Short description of Schönbuch Nature Reserve
Schönbuch Nature Reserve comprises close to 156 km² and is almost 86% forested; as such, it is one of southern Germany‘s largest enclosed forests. Approximately 200- 250 animals inhabit the red deer territory that makes up around 40 km² of the area. Representatives of particularly sensitive and rare species are also found within Schönbuch. With a little patience at the right time of year, visitors with a keen eye can spot crested newts, hermit beetles, brown hairstreak butterflies, barbastelles and Alcathoe bats, wasp spiders, cranberries, Hungarian vetchling (Lathyrus pannonicus) or oak ceramic fungus. A remarkable seven of the nine species of woodpeckers are present here – the wryneck is particularly worth noting – and 16 of the 21 species of bat.
A special feature of the state‘s oldest nature reserve is the more than 240 small monuments (stone crosses, memorial stones, deer stones, soldiers‘ graves, wells etc.) and many cultural and historical points of interest, including the former Cistercian monastery and the Bebenhausen hunting lodge. Visitors can learn more about these special features right on site using the free app, “Schönbuchführer“ [Guide to Schönbuch]. Celtic entrenchments and grave sites, as well as an historical transport link (Via Rheni) are also located within the vast woodlands between Tübingen, Reutlingen, Aichtal, Waldenbuch, Böblingen and Herrenberg.
Located close by for more than 2 million residents of the central Neckar region who use the nature reserve as a recreation area and with close to 4 million visitors each year, this readily accessible nature reserve plays a vital role. It features an outstanding infrastructure for recreational activities, including many cycling and hiking paths, training and educational trails, resting areas, water treading pools, expanses of water, game viewing enclosures, special vantage points and distinctive feature trees; Schönbuch is deservedly a favourite getaways destination and hiking region for both young and old. The Nature Reserve offers several barrier-free options for the disabled; these are described on the website.
The Nature Reserve Administration in Bebenhausen is supported through funding from the Förderverein Naturpark Schönbuch e. V. Each year, projects of cities, municipalities and districts within the Nature Reserve, as well as applications from private individual and associations, receive support from nature reserve development funds from the State of Baden-Württemberg and the EU.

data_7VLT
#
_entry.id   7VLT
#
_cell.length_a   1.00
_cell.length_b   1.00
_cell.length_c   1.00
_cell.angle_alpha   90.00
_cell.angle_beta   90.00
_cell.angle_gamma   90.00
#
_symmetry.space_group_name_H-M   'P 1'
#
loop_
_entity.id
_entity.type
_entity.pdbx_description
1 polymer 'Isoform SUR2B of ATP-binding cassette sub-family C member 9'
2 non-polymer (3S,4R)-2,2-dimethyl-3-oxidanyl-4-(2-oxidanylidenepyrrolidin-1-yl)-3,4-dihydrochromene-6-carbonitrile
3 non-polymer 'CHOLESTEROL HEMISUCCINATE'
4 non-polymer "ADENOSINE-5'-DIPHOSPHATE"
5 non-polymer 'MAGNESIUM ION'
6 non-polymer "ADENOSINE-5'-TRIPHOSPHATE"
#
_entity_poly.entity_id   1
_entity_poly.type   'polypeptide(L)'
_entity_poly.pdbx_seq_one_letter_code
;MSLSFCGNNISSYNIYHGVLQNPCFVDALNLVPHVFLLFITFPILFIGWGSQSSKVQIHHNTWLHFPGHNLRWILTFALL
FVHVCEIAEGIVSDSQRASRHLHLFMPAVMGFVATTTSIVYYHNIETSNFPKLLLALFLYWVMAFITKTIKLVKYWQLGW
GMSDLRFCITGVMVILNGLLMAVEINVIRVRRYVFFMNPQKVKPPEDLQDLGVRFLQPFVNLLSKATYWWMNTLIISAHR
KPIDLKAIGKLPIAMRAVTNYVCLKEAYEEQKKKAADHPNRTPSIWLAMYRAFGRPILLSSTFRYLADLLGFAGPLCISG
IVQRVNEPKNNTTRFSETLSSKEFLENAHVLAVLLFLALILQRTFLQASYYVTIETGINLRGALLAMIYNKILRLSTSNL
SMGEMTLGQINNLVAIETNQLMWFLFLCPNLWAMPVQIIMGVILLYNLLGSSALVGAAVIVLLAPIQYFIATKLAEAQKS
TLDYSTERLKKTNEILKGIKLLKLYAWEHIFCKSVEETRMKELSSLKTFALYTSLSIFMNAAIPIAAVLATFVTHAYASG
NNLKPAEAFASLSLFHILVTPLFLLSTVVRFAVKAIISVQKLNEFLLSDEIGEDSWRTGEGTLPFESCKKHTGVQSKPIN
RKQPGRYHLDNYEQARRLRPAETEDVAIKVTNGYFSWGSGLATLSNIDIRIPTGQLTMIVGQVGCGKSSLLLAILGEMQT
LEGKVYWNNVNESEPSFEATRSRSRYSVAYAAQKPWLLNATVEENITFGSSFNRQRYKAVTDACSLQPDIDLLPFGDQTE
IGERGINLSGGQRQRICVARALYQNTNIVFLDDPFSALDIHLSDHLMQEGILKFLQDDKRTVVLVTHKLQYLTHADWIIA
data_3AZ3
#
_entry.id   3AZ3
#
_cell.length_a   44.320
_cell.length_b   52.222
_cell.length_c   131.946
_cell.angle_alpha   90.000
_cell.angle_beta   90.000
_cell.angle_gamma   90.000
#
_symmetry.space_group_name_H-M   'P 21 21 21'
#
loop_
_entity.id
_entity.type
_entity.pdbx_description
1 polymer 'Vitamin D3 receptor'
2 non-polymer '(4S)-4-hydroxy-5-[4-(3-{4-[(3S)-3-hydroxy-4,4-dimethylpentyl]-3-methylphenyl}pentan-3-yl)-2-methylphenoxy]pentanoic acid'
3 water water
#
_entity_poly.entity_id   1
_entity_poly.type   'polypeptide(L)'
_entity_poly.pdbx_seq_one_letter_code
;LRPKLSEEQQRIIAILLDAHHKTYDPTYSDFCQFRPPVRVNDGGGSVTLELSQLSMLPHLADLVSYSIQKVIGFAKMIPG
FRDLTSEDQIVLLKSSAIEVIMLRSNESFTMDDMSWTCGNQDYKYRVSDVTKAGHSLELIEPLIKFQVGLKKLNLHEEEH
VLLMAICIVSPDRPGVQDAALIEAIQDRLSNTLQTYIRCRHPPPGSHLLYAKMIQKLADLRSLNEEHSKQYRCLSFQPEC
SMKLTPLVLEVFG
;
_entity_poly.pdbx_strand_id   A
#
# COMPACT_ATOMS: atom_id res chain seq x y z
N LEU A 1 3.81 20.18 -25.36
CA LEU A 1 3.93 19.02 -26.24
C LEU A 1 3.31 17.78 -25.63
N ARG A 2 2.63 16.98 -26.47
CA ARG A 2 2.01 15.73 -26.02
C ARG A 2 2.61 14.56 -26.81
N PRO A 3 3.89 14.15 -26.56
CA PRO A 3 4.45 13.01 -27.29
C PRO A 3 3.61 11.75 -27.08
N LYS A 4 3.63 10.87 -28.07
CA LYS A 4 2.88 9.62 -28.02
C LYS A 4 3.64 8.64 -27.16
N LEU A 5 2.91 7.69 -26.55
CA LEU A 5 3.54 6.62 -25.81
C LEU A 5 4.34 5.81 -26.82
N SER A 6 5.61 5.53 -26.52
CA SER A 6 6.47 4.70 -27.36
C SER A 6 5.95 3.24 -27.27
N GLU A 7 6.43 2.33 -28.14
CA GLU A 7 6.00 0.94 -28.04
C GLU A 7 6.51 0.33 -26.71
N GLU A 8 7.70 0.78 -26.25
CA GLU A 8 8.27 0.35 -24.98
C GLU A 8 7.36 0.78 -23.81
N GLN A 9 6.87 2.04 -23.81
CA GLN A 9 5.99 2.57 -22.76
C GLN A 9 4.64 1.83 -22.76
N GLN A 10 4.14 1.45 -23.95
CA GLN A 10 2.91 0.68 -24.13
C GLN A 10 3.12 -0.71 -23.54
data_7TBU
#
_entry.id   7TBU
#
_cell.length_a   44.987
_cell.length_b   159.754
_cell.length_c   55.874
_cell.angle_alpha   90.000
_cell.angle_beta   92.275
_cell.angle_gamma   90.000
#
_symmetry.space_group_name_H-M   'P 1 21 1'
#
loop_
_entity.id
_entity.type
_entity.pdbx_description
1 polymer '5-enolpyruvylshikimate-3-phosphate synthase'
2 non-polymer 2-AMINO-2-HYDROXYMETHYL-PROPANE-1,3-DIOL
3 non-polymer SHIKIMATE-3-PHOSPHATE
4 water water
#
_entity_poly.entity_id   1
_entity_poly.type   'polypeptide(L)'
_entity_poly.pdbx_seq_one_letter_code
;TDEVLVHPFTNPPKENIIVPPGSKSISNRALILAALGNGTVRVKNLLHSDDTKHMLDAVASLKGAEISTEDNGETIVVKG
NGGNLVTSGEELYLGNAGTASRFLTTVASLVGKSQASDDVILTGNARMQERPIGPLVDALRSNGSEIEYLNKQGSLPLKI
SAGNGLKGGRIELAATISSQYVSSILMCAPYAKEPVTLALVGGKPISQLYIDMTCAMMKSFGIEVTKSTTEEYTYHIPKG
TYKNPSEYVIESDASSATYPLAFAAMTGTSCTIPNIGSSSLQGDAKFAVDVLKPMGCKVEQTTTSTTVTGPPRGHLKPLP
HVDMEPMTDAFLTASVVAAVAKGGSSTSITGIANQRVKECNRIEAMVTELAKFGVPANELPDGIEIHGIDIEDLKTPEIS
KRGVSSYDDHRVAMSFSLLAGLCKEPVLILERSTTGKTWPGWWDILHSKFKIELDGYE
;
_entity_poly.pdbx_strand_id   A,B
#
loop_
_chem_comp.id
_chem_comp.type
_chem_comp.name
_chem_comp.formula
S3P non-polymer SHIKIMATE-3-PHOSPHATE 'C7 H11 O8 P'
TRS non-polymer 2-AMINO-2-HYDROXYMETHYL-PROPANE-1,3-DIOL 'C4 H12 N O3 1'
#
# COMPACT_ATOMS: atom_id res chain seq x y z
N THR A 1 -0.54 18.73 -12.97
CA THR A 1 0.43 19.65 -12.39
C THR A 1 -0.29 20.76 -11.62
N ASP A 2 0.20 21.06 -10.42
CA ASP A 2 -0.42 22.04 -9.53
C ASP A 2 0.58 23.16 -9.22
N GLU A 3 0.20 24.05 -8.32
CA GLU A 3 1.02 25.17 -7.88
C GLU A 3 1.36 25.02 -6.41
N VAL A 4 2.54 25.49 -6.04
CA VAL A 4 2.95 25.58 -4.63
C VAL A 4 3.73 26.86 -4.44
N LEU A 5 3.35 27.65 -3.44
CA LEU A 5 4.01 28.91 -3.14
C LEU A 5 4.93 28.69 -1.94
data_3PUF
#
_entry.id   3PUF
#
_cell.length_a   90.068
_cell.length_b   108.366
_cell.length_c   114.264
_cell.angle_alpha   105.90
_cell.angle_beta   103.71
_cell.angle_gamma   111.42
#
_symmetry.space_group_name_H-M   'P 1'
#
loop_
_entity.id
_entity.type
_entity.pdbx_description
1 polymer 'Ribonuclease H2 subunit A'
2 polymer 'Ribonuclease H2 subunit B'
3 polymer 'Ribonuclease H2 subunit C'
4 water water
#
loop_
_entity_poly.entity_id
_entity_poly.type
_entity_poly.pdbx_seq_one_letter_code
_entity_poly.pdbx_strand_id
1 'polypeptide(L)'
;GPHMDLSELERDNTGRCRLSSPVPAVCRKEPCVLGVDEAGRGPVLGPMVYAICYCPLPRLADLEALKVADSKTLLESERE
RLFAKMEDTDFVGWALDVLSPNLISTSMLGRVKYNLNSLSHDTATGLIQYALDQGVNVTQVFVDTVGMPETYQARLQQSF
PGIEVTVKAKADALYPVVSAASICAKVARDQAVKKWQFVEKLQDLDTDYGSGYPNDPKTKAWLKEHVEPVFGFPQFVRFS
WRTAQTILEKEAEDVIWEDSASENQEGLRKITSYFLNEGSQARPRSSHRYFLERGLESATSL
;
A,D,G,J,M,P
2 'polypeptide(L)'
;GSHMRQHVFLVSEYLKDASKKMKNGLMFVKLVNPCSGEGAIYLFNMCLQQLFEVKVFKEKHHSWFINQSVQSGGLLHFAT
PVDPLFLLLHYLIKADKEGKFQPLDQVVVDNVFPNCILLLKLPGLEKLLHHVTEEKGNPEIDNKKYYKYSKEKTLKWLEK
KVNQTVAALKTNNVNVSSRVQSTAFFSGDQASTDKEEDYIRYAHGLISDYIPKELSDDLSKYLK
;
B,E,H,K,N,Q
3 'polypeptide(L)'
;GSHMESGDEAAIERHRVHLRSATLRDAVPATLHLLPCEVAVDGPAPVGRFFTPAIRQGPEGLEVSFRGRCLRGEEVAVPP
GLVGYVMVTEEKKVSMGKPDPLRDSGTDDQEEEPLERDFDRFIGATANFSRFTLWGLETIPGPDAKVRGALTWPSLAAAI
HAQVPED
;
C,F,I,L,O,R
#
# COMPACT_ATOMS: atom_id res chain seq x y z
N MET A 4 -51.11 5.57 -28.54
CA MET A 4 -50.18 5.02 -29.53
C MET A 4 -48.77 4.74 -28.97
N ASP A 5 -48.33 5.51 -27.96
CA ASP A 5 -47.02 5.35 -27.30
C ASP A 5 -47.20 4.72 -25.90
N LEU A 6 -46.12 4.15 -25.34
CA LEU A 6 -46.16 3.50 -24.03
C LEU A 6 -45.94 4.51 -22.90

Keuper landscape (formed more than 200 million years ago during the Triassic). The sandstones of Schönbuch have been used for construction projects such as the Cologne Cathedral (Kölner Dom), the Ulm Minster (Ulmer Münster) and the Tübingen Neckar Bridge. This resource is still extracted today in very small quantities for use in restoring historical buildings.
Warm, dry, submontane
Annual average temperature: 8.7 °C
Precipitation: 740 – 860 mm annually
Special flora and fauna highlights
Plants: Adder‘s tongue, royal fern, cranberry, Hungarian vetchling (Lathyrus pannonicus), service berry
Fungi: cup coral, oak ceramic fungus
Bats: barbastelle, Bechstein‘s bat, Alcathoe bat
Birds: wryneck, collared flycatcher, kingfisher, dipper
Amphibians: fire salamander, crested newt
Beetles: hermit beetle, horned stag beetle
Butterflies and dragonflies: brown hairstreak, scarlet tiger moth, sombre goldenring
Spiders: orange wheelweaving spider, wasp spider
Nature Park Information Centre
The Infocentre is located in the historical listed building, the Bebenhausen monastery “Schreibturm“ (tower)
Every year, the Nature Park administration, together with the local district forest authorities, publishes a free programme brochure, in 2018 listing more than 100 events (link to the current programme; in German).
Distinctions and Awards
• Woodland of the Year 2014 (in Germany)
• Quality Nature Park (awarded by the Verband Deutscher
Naturparke [Association of German Nature Reserves])
Im Schloss, 72074 Tübingen-Bebenhausen